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Gather Food Studio

Sun, July 16: From Trash To Table: Restaurant Food Waste

Sun, July 16: From Trash To Table: Restaurant Food Waste

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Sunday, July 16th, 1pm-5pm

From Trash To Table: Restaurant Food Waste with Dave

Have you ever thrown away food and wished that you could re-purpose it or make something delicious with it?  There is a way!  This year at Gather we’ve made a dedication to reduce our food waste and become more conscious about how we use ALL of our food.  In our new From Trash To Table Series we’ll be bringing you a new topic each month.  And since we’ll be using food scraps, it reduces our food cost…which means that we can donate it back into the community!  All of the profits from our From Trash To Table Series will be donated to Food To Power.  Food To Power has redistributed over $6 million of healthy groceries since 2013 in the Colorado Springs region. Using a "direct redistribution" model, Food to Power transports surplus healthy foods from local supermarkets, backyard gardens and cafeterias to 20+ non-profit and community-based grocery programs.

Our sixth month will continue to build on topics that we’ve discussed in our past five classes (but don’t worry, they aren’t required to take this one!).  In American Restaurants, on average a half of a pound of food (½ #) is thrown away per meal served, up to 10% of purchased food is thrown away before it even makes it to the customer, on average 80 billion pounds of food waste is produced by American restaurants annually, and on average an American restaurant will throw away 50,000 pounds of food annually – (that’s roughly 137 pounds of food waste a day.[]) Please let me clarify that this number is not solely kitchen waste but is also food waste leftover from the consumer/customer.

Having spent 20+ years in restaurants I can identify where a lot of this waste in the kitchen is generated and will show you ways that some of this waste can be utilized. I must also clarify that there is only a finite amount of time in a restaurant to devote to prep, so unfortunately not all of these techniques may be employed. I am not by any stretch of the imagination trying to condemn, chastise, or deplore any restaurant currently or previously in operation – but as we have had previous classes on direct consumer food waste, and retail outlet food waste, I thought it would be eye opening to conceptualize how much food waste is generated in restaurants.

I am going to do a deep dive for this class and contact the Culinary School I attended (Johnson & Wales) as well as some restaurants around the country and talk to some chefs and ask where they think their largest food waste issues lie. In an effort of anonymity, I will not disclose the names of the restaurants or the chefs I speak with, I will only give the city/state where the information was collected. Also, keep in mind that not all food waste is produced by the kitchen or the diner – there are many other factors at play that we will talk about.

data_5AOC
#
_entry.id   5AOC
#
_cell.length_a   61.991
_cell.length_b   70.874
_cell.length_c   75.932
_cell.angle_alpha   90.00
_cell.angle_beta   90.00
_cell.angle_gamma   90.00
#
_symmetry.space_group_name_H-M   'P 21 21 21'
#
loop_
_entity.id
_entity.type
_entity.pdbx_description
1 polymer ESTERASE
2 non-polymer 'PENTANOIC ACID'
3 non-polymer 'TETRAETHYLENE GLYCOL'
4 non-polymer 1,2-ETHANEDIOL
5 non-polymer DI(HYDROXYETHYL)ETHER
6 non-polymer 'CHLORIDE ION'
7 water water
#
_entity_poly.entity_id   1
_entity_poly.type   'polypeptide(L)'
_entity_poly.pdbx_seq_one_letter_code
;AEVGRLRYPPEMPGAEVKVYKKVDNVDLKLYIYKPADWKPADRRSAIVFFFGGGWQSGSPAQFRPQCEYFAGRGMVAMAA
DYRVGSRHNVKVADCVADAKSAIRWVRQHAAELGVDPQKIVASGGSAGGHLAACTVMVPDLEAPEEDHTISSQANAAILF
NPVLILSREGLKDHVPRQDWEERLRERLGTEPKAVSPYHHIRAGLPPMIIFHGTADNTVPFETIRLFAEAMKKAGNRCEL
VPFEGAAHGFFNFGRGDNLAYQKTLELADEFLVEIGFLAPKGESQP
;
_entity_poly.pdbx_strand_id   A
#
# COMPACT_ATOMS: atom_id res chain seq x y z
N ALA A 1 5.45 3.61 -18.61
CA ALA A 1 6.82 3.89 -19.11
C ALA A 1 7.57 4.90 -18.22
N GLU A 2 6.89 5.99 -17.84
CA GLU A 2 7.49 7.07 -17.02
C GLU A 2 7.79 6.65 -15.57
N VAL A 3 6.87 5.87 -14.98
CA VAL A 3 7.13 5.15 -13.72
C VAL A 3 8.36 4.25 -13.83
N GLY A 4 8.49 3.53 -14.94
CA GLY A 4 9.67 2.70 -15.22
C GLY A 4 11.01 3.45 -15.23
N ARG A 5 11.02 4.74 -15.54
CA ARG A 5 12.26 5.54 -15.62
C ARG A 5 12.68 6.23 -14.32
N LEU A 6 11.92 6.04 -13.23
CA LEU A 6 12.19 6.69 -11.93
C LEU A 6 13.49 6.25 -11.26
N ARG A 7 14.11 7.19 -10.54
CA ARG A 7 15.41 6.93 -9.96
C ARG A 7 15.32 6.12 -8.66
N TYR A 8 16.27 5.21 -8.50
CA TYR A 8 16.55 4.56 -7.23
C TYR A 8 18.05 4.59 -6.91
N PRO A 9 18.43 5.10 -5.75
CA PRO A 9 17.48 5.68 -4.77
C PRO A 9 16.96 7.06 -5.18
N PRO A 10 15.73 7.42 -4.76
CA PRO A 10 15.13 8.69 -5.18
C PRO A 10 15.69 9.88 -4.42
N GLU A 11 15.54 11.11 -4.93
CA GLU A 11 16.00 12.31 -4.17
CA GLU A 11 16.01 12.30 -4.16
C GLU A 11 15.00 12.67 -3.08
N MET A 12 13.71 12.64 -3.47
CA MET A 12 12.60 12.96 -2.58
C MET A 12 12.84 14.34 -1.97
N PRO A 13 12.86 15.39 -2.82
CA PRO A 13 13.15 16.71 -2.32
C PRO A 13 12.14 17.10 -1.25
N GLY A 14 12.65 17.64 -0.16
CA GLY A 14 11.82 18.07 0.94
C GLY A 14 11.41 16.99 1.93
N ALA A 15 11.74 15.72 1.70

In this class we are going to go over where I felt like my largest struggles with food waste in restaurants were and ways (that are absolutely applicable at home) that some of this waste can be prevented.

  • Protein trimmings/fats – how to render fats and make them usable for cooking or other applications. How to turn skin pieces into crunchy/crispy toppings.
  • Fruits and Vegetables with inedible peels – Pineapples are the worst. Pineapples and Butternut Squash. Pineapple skins make excellent sorbets and ice creams. Also, shrubs, aqua frescas, and teas. You can even make make vinegar with them. Butternut squash skins/peels – easiest thing to do is to roast them and make chips and snack on them, you can also replace potato chips with them on your next  casserole. you can also make dessert crumbles, other toppings with them. Dehydrate them and then turn them into powder and then make flatbreads. I can tell you in this class we will be doing this.
  • Egg whites/Shells – add to coffee to make less bitter. Use for consommes to clarify. Boil and let dry – pulverize and make calcium powder – add to smoothies or even dog food. Egg whites – easy. Meringue. Divinity. Mix with salt and make baked foods (like whole fish, or pork tenderloins, etc) in salt crusts. Marshmallows. Angel Food Cake.
  • Salad Greens, Lettuces, & Basil – The simplest answer is to puree and make a smoothie. But what about using them in a saute/stirfry? Larger lettuces are amazing grilled and used in salads. Lettuce soup? Why not. There is a Peruvian sauce called Aji Verde which is lettuce based and is served with Lomo Saltado (steak and fries). Basil – can be pureed and frozen in ice trays. Make pesto. Salad dressings, vinaigrettes. Infused oil for sauteing. Herbed Butters.

This class is going to specifically focus on the foods above and make some of the recipes/ideas I’ve listed – your mind will be blown at what you can make just from these few items. Imagine what you could make with everything you throw away!!!  This is a hands-on class.  This class is taught in our 2x4 format – we’ll split up into groups of 2 and each twosome will tackle one recipe.

My last two Trash to Tables will not focus on the gloomy aspects of food waste but will focus on amazing recipes from other cultures using food scraps and my last one (in November) just might be how to make components for a Thanksgiving dinner 😉

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Trash To Table

Don't miss our newest class that gives back! Join this series and the profits will be donated to Food To Power. Learn how to reduce food waste and make better use of food scraps that we would usually throw away!

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